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The changing place of information: An examination and evaluation of how the context in which an object is set affects the information which it conveys.

Serbutt, Christopher L. (2020). The changing place of information: An examination and evaluation of how the context in which an object is set affects the information which it conveys.. (Unpublished Doctoral thesis, City, University of London)

Abstract

This research examined how the context in which an object is placed affects the information that person viewing the object gleans from it. It used objects displayed in museums as they were easily accessible and were a ready source of a variety of types of display and information.

It used the concept of ‘object as document’, initially developed by Paul Otlet and Suzanne Briet and further developed by Michael Buckland and Kiersten Latham, who also specifically set out how a museum object can be a document.

It gathered data using observational techniques with an application developed using FileMaker database software which could be used on an iPad and which can easily be adapted to different situations. Museum curators were also interviewed about how they displayed objects and what information they believed it was important to make available in order to help visitors understand these objects. Similarly, they discussed what was important to leave out. This research backed up their ideas regarding the level of displayed information.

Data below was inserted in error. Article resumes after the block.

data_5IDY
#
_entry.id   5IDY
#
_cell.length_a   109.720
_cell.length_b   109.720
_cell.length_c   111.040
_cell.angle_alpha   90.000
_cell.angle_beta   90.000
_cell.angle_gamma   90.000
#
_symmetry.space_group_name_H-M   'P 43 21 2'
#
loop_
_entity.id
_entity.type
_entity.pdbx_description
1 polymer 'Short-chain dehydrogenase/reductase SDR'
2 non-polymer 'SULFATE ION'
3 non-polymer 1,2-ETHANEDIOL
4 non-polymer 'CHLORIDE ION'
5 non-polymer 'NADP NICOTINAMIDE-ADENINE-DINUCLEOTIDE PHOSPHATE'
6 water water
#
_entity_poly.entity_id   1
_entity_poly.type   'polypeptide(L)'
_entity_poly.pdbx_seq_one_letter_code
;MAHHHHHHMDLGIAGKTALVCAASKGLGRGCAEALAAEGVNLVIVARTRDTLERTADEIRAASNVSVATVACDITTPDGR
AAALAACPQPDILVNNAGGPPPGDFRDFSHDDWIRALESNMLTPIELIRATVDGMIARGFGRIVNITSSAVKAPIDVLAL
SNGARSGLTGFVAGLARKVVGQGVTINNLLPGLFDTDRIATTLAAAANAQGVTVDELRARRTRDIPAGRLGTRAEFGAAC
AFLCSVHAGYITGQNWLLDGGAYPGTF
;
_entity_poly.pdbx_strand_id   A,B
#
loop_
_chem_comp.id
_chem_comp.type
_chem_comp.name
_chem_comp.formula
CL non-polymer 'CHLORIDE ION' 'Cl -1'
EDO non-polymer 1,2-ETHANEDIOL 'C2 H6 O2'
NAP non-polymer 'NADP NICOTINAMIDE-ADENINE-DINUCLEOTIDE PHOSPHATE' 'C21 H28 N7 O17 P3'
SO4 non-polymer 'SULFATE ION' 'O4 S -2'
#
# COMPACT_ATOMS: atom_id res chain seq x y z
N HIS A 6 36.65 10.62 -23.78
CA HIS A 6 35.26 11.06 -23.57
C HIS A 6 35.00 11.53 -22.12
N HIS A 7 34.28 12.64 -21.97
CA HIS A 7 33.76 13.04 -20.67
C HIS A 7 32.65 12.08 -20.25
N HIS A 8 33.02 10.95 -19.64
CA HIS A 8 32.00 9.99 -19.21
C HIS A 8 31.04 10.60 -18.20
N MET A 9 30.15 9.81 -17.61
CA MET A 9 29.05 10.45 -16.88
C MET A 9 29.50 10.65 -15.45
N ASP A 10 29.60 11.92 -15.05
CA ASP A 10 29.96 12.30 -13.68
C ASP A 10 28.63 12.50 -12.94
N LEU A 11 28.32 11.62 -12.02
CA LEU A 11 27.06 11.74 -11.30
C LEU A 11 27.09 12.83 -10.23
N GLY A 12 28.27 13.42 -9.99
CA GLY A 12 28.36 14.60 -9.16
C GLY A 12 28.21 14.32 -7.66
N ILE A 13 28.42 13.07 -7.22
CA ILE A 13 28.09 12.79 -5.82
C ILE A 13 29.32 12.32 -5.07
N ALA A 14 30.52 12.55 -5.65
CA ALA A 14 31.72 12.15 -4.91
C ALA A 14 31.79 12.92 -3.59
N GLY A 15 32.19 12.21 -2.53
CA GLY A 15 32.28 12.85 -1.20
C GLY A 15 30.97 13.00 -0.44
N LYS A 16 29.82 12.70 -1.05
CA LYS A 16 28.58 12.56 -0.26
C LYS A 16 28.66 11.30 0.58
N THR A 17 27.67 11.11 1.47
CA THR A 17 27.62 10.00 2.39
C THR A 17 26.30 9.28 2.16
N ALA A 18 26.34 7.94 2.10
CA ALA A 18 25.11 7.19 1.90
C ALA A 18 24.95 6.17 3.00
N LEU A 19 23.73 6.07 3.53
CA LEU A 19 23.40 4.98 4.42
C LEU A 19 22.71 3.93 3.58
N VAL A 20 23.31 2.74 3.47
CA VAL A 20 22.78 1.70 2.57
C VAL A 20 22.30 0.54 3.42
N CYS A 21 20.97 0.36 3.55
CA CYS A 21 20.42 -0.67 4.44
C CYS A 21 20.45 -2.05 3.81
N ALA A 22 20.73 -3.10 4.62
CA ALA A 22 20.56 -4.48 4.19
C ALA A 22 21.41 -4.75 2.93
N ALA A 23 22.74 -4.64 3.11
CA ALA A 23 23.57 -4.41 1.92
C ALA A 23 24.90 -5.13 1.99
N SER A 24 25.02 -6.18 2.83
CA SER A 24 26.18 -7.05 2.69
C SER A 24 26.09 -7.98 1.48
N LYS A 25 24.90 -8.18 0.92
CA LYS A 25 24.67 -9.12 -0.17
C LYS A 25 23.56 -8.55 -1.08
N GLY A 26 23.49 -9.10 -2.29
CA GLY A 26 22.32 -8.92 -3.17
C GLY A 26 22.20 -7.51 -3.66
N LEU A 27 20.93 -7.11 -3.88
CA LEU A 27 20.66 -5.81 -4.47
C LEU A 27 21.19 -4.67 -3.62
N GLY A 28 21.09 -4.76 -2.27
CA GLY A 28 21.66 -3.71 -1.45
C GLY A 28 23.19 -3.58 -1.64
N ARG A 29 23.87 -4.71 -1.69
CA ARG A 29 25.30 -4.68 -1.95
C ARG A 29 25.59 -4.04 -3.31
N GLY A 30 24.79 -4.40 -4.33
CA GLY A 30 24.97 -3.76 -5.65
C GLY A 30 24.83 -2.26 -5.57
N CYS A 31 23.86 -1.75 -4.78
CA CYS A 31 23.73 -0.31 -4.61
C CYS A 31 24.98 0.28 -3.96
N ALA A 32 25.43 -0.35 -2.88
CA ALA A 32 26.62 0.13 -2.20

It found that context does make some difference, especially if that context is an unexpected or unusual context. However, it also found that the familiarity or relationship of the object to the person was equally as important.

The quantitative data collected regarding information directly displayed or intrinsically with the object supports the concept of object as document.

Publication Type: Thesis (Doctoral)
Subjects: A General Works > AM Museums (General). Collectors and collecting (General)
Z Bibliography. Library Science. Information Resources > Z665 Library Science. Information Science
Departments: Doctoral Theses
School of Mathematics, Computer Science & Engineering > Library & Information Science
Date available in CRO: 15 Jun 2021 10:52
Date deposited: 15 June 2021
URI: https://openaccess.city.ac.uk/id/eprint/26292
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